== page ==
* Republicans in Congress are pulling out all the stops to protect the president:

The Republican chairman of the Senate Judiciary Committee recommended Friday that the Justice Department investigate for possible criminal charges the author of the now-famous “dossier” alleging the Trump campaign coordinated with the Kremlin during the 2016 election.

The move by Sen. Charles E. Grassley (R-Iowa) marks a major escalation in conservatives’ challenges to the FBI’s credibility as the agency investigates whether any Trump associates committed crimes. Another Republican, Sen. Lindsey O. Graham (R-S.C.), joined in the letter to the Justice Department.

Their letter makes what is called a criminal referral to the Justice Department, suggesting it investigate the dossier author, former British spy Christopher Steele, for possibly lying to the FBI. It is a crime to lie to FBI agents about a material fact relevant to an ongoing investigation.

The move was viewed skeptically by some Democrats and Republicans on the Judiciary Committee, as well as experts in criminal law.

Just to be clear, they can “recommend” anything they want. But one has to wonder why they think Steele lied to the FBI, since he hasn’t testified before Congress and presumably they have no idea what he told the FBI.

* Natasha Bertrand talks to experts who explain why this GOP effort to go after Christopher Steele looks like a stunt.

* David Corn explains the larger context behind the move — it’s only the latest in a series of smoke screens trying to distract everyone from what the Russia probe is really about.

* Ken Dilanian reports that more White House officials than previously known urged Jeff Sessions to recuse himself, making things look even more obstruction-y:

Donald Trump’s counsel and multiple other White House officials tried to talk Attorney General Jeff Sessions out of recusing himself from the Russia investigation, a senior U.S. official told NBC News, amid reports the effort was orchestrated by Trump himself.

In the weeks before Sessions recused himself from the probe in March, White House Counsel Don McGahn and other White House officials called him and urged him not to disqualify himself from running the probe, the senior official said.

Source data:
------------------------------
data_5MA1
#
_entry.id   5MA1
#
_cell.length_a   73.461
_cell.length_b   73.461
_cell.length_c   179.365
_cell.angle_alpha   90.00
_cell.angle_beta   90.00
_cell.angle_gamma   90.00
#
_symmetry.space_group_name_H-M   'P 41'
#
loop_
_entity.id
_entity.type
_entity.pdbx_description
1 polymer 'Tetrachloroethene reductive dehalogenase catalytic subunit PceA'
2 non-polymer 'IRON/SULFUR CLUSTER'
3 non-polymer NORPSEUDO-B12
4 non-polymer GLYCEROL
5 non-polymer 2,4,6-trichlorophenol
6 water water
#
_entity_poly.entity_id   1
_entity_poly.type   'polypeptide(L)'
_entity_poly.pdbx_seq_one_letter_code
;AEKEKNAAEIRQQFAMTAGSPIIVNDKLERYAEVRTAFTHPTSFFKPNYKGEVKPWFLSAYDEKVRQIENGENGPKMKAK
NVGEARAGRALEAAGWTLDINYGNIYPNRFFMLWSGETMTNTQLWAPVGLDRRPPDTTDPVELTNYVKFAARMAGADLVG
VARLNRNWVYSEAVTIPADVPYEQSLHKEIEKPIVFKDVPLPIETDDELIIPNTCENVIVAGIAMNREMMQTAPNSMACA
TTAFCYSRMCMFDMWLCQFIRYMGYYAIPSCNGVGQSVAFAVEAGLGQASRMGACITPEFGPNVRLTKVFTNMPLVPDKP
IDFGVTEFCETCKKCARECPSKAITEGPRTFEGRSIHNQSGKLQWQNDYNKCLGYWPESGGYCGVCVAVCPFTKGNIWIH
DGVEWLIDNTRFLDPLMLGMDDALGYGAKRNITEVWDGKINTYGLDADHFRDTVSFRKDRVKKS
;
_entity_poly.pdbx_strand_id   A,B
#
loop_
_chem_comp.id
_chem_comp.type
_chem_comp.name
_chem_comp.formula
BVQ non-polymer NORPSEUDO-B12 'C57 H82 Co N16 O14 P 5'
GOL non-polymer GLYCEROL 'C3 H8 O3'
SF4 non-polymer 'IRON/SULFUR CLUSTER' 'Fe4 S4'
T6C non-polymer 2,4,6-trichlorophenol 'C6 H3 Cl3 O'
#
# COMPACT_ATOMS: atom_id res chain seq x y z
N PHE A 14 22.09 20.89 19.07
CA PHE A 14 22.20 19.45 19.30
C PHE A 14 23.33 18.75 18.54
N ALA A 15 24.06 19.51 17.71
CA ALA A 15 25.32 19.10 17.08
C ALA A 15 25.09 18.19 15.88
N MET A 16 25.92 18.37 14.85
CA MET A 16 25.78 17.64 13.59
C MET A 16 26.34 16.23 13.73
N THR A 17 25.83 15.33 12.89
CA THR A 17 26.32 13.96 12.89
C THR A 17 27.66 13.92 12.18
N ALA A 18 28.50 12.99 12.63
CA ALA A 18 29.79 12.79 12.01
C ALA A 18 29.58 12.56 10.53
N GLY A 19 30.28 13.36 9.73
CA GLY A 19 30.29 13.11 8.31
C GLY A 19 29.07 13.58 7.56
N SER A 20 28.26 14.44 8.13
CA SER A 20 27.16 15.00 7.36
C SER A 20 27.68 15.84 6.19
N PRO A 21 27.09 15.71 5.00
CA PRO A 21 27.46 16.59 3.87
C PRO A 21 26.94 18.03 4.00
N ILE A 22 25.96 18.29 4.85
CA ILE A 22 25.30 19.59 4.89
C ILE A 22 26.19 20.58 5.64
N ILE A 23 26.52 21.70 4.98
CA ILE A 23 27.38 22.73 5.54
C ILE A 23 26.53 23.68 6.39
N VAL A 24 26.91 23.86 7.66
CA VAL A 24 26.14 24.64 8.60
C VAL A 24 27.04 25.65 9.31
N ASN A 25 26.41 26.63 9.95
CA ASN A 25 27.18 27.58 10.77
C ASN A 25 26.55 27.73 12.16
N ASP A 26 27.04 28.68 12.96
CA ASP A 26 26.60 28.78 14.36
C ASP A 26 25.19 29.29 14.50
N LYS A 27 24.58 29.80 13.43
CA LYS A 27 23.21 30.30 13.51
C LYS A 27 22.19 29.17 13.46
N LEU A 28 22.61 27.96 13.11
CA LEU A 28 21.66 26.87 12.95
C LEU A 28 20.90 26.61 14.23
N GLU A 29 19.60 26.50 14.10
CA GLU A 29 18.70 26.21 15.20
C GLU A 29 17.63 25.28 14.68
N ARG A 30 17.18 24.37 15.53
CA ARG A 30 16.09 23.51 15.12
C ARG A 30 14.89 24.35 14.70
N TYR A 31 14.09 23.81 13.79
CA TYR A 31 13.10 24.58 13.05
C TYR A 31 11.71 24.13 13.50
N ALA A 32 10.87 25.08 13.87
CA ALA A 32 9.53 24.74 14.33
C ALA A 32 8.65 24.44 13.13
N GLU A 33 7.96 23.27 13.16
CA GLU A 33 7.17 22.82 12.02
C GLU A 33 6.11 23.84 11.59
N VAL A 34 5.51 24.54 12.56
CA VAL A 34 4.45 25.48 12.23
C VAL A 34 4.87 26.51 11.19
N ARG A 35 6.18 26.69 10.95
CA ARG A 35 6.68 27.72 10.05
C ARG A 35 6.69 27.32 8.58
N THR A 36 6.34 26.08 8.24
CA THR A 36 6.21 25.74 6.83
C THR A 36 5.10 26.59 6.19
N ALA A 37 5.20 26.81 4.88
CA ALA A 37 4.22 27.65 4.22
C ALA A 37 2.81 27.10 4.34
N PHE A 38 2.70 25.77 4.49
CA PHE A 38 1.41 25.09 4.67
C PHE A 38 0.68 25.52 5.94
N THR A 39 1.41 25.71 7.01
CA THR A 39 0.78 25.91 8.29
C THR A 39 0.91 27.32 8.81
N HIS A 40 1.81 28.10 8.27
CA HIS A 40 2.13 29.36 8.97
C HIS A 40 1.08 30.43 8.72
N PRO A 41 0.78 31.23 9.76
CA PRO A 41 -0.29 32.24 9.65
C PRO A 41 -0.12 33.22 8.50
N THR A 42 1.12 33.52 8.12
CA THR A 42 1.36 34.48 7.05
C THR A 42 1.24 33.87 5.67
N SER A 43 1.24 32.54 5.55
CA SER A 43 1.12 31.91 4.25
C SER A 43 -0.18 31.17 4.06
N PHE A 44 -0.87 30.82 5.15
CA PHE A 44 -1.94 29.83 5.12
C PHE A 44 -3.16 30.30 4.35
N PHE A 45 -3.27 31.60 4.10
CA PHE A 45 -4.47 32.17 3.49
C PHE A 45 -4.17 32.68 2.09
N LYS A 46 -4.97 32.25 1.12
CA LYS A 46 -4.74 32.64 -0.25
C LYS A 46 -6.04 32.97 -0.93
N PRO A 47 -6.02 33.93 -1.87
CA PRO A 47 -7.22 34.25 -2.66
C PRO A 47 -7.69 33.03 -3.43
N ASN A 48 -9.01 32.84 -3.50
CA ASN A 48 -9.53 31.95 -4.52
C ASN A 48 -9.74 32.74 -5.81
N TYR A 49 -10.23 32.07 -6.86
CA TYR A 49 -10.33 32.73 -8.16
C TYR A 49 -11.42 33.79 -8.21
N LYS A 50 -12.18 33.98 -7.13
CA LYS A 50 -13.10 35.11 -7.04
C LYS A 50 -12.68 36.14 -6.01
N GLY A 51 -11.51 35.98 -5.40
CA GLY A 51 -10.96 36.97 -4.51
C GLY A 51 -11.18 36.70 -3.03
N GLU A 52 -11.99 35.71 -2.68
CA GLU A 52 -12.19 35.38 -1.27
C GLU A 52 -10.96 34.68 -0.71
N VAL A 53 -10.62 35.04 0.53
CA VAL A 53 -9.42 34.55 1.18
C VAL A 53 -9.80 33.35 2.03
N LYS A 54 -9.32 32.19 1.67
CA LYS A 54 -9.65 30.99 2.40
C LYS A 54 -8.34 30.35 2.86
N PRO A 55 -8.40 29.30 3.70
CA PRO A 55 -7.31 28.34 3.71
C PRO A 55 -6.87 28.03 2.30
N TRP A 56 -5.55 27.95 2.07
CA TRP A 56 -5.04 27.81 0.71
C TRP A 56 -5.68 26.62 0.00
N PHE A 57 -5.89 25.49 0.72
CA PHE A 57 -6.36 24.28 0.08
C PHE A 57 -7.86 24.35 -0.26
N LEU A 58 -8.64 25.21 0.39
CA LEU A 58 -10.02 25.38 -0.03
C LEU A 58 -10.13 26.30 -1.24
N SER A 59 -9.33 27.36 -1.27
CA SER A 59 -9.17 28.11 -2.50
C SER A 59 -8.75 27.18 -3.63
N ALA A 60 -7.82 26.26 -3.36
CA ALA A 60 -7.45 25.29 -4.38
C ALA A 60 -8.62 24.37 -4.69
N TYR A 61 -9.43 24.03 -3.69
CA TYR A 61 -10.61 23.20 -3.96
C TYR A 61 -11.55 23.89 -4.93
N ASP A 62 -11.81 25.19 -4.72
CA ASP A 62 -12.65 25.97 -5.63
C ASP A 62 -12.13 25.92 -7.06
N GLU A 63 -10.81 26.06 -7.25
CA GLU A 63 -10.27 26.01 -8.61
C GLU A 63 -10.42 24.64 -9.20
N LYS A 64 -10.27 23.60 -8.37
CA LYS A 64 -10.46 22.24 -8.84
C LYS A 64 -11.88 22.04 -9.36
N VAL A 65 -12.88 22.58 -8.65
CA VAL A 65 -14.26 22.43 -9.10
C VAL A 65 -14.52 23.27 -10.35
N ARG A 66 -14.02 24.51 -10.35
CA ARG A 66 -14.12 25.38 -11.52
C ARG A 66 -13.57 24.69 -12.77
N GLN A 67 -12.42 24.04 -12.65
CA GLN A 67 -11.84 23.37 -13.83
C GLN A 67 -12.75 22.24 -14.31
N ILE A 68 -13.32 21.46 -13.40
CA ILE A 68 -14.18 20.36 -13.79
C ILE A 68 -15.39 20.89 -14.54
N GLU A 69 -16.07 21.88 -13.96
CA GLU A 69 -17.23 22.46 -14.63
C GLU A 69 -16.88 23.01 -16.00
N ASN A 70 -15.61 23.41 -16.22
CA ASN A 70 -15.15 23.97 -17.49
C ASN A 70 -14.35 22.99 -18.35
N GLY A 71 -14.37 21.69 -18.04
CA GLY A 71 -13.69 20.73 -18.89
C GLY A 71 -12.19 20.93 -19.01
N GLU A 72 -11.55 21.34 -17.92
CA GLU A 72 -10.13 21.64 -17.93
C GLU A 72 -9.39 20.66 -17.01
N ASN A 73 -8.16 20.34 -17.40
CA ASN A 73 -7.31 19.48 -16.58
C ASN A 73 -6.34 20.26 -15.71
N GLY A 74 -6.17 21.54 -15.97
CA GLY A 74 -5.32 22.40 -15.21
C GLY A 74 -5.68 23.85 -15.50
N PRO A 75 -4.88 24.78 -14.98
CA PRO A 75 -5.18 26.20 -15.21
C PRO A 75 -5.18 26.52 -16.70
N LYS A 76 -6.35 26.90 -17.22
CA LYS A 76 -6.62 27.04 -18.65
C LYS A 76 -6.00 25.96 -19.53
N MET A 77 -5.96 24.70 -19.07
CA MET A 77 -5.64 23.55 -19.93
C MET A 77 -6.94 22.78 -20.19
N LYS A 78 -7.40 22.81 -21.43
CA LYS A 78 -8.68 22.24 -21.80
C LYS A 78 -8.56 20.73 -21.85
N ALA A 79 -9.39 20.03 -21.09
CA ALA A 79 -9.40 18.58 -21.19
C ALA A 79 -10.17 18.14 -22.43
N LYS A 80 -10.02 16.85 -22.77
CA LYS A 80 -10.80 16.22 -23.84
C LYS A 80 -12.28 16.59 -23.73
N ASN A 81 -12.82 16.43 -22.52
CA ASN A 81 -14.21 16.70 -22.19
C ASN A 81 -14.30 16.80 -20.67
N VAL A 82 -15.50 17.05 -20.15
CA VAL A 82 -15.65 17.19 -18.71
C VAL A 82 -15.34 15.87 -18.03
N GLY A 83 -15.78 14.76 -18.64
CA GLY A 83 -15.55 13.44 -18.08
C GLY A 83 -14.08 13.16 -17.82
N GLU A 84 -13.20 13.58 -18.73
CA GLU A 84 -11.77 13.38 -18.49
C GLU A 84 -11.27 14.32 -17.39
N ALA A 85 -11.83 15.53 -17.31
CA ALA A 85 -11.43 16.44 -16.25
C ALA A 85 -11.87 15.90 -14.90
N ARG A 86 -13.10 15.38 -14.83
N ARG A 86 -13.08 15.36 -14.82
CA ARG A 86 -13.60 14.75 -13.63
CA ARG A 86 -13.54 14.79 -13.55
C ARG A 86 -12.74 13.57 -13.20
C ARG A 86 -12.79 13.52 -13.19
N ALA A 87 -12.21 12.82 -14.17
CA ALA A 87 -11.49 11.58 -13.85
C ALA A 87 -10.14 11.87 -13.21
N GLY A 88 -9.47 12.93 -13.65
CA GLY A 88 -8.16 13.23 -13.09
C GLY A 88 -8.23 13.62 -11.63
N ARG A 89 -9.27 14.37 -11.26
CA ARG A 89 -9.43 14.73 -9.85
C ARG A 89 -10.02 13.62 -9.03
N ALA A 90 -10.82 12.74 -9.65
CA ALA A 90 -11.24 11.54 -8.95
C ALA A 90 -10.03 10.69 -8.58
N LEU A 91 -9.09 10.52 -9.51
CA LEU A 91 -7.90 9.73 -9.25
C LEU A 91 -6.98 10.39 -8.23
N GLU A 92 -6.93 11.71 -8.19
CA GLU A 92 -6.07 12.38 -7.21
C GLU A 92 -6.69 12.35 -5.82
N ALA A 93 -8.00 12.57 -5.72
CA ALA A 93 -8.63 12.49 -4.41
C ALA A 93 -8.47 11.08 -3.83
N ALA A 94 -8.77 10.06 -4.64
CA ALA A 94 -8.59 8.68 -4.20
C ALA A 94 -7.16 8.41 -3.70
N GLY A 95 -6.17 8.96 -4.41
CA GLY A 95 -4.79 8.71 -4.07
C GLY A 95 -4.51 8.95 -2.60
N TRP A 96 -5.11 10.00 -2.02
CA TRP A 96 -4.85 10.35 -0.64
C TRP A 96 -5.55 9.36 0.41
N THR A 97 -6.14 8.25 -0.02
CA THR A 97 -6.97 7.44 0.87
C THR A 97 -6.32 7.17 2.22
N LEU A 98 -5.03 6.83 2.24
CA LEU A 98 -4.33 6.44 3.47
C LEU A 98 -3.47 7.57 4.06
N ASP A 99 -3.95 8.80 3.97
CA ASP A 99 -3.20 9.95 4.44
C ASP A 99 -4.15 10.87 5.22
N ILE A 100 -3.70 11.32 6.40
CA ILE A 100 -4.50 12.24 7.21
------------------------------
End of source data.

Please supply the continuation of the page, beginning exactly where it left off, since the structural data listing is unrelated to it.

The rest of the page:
We all know why this is: As long as Sessions was running the investigation he could protect Trump, as Trump has said publicly multiple times he expects from his attorney general. But it’ll be interesting to learn who was drafted into this effort.

* Matt Zapotosky and Devlin Barrett report that it’s time to party like it’s 1998:

The FBI has been discreetly investigating the Clinton Foundation for months, reviving a probe that was dialed back during the 2016 election amid tensions between Justice Department prosecutors and FBI agents about the politically charged case, according to people familiar with the matter.

The investigation is being run out of the FBI’s field office in Little Rock, where the foundation has offices in the William J. Clinton Presidential Center, the people said. Agents are trying to determine if any donations made to the foundation were linked to official acts when Hillary Clinton was secretary of state from 2009 to 2013, these people said.

It was not immediately clear what specific donations or interactions agents were scrutinizing, and there was some skepticism inside the Justice Department and the FBI that the case ultimately would lead to any charges.

Ah yes, the pack of pro-Clinton liberals who dominate the FBI! This is all part of some nefarious Clinton scheme, I know it…

* Kate Brannen usefully rounds up everything we know so far about the obstruction of justice investigation.

* Jack Goldsmith has a deep dive into one of the New York Times’ most interesting revelations, about how Rod Rosenstein wrote a memo used to justify the Comey firing even though he apparently knew Trump had Russia on the brain.

* Jennifer Rubin points the finger at the people around Trump who have enabled him despite his manifest unfitness for the job of the presidency.

* Steve Benen runs his annual tally of the partisan breakdown of Sunday show guests, and finds that in 2017, as always, Republican guests outnumbered Democratic ones, though there was more balance than usual.

* At The Week, I argued that no one is afraid of Donald Trump anymore.

* Matthew Gertz says Trump’s live-tweeting of Fox News isn’t an attempt to distract; it shows what a captive of cable news our president really is.

* And Nicole Gaouette and Elise Labott report that Secretary of State Rex Tillerson insists that he believes Donald Trump is sane.